What started as a mere Facebook conversation among four friends emerged to be one of the biggest environmental campaigns to champion marine protection and conservation in the Philippines. And for Save Philippine Seas Chief Mermaid Anna Oposa, it all happened at a time when marine life was being threatened and damaged at an alarming rate. Case in point, that massive illegal wildlife trade case that took place sometime in 2011 prompted them to create an online campaign on Facebook. And then the rest was history.
Testing the Waters
Growing up, Anna had always been exposed to different kinds of environmental issues that continue to plague the country to this day—from illegal logging and marine pollution to climate change and waste management concerns. When she was 15-years old, her dad, who was an environmental lawyer, insisted that she try scuba diving in order to unearth the true beauty of the Philippines. And she did, without any regrets. From that moment on, she vowed to preserve the gem that is our marine biodiversity.
She never regretted treading that eccentric path as she was a Journalism alumna at the University of the Philippines, and for her, there isn’t much difference between the two. Both disciplines involve stating facts that the public needs to know, actively working towards a solution, and then hoping it makes a difference. After a series of discussions and talks that evolved into small marine conservation projects, SPS was finally registered in 2013 as a non-stock, non-profit organization with an objective to preserve the country’s marine resources not only by spreading awareness, but also mobilizing the public into action.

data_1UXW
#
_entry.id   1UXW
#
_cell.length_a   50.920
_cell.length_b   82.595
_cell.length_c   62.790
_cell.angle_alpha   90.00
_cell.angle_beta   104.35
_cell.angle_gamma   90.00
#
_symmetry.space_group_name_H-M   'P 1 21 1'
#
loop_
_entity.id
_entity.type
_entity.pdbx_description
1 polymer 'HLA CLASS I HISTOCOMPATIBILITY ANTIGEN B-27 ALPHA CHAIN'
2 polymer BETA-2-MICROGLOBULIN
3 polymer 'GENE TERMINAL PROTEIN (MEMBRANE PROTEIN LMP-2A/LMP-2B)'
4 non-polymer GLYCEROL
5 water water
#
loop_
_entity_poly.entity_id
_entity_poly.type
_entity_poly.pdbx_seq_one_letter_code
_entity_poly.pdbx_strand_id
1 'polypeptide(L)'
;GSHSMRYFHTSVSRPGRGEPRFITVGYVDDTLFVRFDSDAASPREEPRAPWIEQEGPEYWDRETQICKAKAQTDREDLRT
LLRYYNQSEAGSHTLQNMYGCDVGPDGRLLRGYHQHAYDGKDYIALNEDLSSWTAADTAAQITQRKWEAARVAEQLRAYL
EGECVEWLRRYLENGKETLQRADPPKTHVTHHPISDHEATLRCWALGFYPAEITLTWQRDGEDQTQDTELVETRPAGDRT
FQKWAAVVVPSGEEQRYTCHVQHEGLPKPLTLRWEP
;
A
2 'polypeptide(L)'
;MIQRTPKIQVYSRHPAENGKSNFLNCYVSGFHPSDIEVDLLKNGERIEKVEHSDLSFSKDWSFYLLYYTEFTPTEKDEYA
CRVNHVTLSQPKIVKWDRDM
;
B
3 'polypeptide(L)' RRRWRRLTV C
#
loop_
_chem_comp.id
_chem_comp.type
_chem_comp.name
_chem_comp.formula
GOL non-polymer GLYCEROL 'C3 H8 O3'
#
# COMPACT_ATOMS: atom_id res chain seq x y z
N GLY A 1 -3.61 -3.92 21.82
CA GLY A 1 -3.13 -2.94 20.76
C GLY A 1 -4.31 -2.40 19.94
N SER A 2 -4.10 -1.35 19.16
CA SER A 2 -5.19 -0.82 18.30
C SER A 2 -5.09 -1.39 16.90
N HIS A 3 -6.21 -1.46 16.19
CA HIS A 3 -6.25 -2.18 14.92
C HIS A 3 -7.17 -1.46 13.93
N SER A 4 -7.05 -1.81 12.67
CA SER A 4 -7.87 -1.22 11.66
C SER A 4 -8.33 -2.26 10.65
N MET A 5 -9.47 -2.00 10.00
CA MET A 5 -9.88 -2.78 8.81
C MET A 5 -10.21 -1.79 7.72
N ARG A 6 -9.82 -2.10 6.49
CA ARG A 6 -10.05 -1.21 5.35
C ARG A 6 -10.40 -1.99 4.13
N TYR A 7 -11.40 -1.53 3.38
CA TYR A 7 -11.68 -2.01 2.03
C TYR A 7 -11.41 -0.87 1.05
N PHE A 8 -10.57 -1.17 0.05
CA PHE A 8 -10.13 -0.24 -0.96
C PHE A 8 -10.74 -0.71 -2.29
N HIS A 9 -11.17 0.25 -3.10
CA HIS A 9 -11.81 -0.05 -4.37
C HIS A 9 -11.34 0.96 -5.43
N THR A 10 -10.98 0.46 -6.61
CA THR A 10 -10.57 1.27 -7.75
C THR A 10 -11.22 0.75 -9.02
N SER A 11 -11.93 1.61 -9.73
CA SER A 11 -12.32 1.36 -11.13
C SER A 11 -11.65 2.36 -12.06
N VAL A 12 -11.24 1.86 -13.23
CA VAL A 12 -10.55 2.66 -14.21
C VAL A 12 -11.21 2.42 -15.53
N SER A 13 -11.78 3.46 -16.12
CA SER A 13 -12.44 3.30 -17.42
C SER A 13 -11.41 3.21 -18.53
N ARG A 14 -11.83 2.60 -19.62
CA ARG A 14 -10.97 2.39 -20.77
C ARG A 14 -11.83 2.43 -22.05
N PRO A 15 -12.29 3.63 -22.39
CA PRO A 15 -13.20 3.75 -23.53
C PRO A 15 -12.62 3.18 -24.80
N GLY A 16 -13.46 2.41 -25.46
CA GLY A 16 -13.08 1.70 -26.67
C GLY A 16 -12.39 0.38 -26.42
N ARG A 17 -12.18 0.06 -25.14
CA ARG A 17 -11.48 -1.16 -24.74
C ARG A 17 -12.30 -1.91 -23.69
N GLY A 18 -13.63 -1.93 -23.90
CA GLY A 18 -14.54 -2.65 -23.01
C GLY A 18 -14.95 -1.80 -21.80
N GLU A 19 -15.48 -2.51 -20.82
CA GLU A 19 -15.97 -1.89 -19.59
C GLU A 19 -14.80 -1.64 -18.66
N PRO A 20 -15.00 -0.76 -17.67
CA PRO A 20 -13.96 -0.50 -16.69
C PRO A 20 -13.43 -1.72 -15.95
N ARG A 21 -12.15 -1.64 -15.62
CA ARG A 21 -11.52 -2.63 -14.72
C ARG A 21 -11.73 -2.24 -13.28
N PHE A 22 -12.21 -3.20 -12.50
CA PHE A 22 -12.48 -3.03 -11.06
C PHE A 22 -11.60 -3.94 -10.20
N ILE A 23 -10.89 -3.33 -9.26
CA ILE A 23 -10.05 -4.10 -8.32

Riding the Rough Waves
As a young advocate in her early 20s, Anna had to go through rejections before getting the nod from government agencies and institutions on several community-based conservation initiatives and education programs. For one, she did not have any background on running an organization. Sustainability has always been a concern, and during her first few years, she had to juggle quite a lot of jobs in writing, project management, and youth policy, while doing conservation projects on the side.
Little did she know that the online campaign they started almost a decade ago would spark conversations and raise thought-provoking questions among different societies. Other environmental organizations became more vocal about issues that needed to be addressed by the government. More and more people used social media platforms to speak out about problems they saw and encountered firsthand.
Social media has been playing a vital role in reinforcing public awareness, as well as enhancing wildlife conservation and management efforts. It has become an important platform to spread information about our oceans and marine life and has had a major impact on the way the public consumes news, opinion, and information. With the advent of social media, scientists and NGOs can reach out directly to the public, without having to work through other means such as journalists and even advertisers.